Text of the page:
It was originally my intention to bring out two works; one, a description of eclipses, past and future; the other, a cycle of celestial objects coming within the range of a 4-inch telescope, such an instrument being common with amateurs, and a very useful size, large enough to shew what is worth examining, and not too large to prevent portability. On after thoughts, my plan was to abridge both works, and publish them under the title of "Eclipses, Past and Future; with General Hints for Observing the Heavens."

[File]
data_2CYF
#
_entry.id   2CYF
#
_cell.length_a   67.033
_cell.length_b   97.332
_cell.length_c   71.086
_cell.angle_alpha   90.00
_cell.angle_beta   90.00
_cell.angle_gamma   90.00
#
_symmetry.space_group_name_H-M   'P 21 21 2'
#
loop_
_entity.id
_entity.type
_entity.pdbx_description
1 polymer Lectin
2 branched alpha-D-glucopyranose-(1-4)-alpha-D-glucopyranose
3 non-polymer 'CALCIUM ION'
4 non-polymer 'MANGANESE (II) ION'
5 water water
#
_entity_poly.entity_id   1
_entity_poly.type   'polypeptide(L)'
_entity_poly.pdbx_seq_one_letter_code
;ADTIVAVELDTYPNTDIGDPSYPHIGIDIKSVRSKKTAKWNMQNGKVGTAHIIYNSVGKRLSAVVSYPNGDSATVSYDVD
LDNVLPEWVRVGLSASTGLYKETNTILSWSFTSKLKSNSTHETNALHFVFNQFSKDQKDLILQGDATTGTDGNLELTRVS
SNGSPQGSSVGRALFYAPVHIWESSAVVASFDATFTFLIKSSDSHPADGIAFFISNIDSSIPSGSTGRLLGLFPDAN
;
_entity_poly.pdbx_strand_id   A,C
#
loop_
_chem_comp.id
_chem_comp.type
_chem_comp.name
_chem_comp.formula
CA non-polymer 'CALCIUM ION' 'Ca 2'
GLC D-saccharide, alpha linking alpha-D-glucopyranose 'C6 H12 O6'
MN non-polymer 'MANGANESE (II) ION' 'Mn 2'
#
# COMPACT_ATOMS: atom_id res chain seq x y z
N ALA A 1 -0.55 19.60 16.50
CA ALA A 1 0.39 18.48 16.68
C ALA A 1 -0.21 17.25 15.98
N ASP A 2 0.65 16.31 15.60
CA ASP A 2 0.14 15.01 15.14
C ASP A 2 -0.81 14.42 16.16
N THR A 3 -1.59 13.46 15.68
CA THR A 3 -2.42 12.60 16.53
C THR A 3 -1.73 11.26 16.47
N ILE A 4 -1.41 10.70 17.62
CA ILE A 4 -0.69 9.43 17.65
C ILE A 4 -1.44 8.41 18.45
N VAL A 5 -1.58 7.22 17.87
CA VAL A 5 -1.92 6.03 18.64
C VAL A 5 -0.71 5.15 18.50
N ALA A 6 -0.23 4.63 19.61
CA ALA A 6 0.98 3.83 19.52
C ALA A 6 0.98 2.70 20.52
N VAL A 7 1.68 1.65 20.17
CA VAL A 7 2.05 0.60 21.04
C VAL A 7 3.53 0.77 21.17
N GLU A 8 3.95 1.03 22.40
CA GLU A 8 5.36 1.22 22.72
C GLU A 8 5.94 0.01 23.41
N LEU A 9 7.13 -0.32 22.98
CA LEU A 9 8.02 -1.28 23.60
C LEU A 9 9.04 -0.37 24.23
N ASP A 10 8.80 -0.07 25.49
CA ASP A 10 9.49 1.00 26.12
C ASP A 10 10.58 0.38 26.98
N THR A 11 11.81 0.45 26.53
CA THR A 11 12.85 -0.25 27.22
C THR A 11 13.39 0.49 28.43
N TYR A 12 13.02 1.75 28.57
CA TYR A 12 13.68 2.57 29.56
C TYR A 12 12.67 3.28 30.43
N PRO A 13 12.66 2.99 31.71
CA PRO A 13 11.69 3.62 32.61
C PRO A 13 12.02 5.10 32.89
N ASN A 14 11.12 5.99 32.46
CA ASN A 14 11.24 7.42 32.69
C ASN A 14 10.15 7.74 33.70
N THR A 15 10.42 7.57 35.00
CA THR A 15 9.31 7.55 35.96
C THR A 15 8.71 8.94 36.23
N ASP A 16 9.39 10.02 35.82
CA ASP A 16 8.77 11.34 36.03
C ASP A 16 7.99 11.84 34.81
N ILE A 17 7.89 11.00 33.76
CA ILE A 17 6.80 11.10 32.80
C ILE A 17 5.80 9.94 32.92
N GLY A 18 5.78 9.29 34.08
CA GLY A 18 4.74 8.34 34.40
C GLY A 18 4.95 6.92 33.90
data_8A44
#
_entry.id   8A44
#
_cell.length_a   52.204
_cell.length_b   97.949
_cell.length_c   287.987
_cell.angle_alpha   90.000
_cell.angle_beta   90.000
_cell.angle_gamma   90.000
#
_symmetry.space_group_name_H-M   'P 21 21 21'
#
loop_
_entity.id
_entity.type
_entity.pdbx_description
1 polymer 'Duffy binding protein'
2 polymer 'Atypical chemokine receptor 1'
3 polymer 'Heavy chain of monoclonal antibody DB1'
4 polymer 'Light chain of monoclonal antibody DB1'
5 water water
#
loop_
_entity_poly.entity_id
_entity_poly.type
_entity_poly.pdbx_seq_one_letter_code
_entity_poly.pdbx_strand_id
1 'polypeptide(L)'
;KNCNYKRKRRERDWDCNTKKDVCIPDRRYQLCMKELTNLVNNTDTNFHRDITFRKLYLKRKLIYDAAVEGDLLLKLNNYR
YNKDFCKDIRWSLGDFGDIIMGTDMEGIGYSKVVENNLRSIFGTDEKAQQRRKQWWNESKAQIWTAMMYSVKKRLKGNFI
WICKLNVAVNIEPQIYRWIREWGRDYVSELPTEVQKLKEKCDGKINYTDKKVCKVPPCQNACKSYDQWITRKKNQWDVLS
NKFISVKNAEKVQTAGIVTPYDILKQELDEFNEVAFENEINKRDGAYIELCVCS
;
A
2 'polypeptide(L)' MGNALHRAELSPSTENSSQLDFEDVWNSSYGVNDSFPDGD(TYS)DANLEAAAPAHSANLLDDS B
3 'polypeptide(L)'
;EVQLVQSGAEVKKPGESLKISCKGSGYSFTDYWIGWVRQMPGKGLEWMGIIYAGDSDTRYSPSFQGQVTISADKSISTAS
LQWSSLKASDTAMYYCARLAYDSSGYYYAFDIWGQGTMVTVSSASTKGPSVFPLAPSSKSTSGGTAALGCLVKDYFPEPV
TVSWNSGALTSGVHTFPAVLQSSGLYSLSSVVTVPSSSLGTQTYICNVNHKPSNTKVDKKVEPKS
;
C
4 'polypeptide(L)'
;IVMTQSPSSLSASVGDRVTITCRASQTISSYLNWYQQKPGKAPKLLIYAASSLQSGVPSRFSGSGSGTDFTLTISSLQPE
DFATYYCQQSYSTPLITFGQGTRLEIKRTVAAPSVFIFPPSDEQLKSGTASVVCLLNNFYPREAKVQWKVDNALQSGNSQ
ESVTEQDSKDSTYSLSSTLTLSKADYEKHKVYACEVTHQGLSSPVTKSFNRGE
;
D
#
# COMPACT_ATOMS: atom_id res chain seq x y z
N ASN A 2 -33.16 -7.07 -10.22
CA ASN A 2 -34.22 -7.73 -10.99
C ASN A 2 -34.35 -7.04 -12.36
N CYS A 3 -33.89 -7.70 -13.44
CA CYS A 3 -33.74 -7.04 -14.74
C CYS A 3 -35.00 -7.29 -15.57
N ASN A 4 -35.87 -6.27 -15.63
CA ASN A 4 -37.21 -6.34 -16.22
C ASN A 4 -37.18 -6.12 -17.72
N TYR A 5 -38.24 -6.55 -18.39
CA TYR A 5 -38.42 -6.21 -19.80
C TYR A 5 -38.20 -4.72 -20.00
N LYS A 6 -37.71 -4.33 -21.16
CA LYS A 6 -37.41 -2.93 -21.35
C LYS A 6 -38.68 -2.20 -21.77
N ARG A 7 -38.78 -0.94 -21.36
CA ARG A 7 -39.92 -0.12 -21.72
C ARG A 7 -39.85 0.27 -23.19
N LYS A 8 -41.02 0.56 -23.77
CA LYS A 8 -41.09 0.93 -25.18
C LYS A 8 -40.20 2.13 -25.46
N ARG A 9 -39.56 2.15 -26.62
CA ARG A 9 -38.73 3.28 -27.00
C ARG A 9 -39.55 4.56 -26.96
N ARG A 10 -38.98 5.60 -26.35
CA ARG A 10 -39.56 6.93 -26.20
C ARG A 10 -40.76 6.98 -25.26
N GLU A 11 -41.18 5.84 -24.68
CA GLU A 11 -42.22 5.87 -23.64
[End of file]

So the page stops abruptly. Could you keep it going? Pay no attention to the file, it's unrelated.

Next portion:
With the solar eclipse of 1870 a considerable interest was kindled as to such phenomena, not a little correspondence passed on the subject in the scientific journals, and there were several inquiries about the next solar eclipse that would be total in this country. This led to certain communications to the "Times" by Mr. Hind in 1871 and 1872. In the first part of the following little work, notices of the eclipses are collected from the earliest days to the present time. A selection may be made from them by those who wish to compute from the tables of Leverrier and Hansen.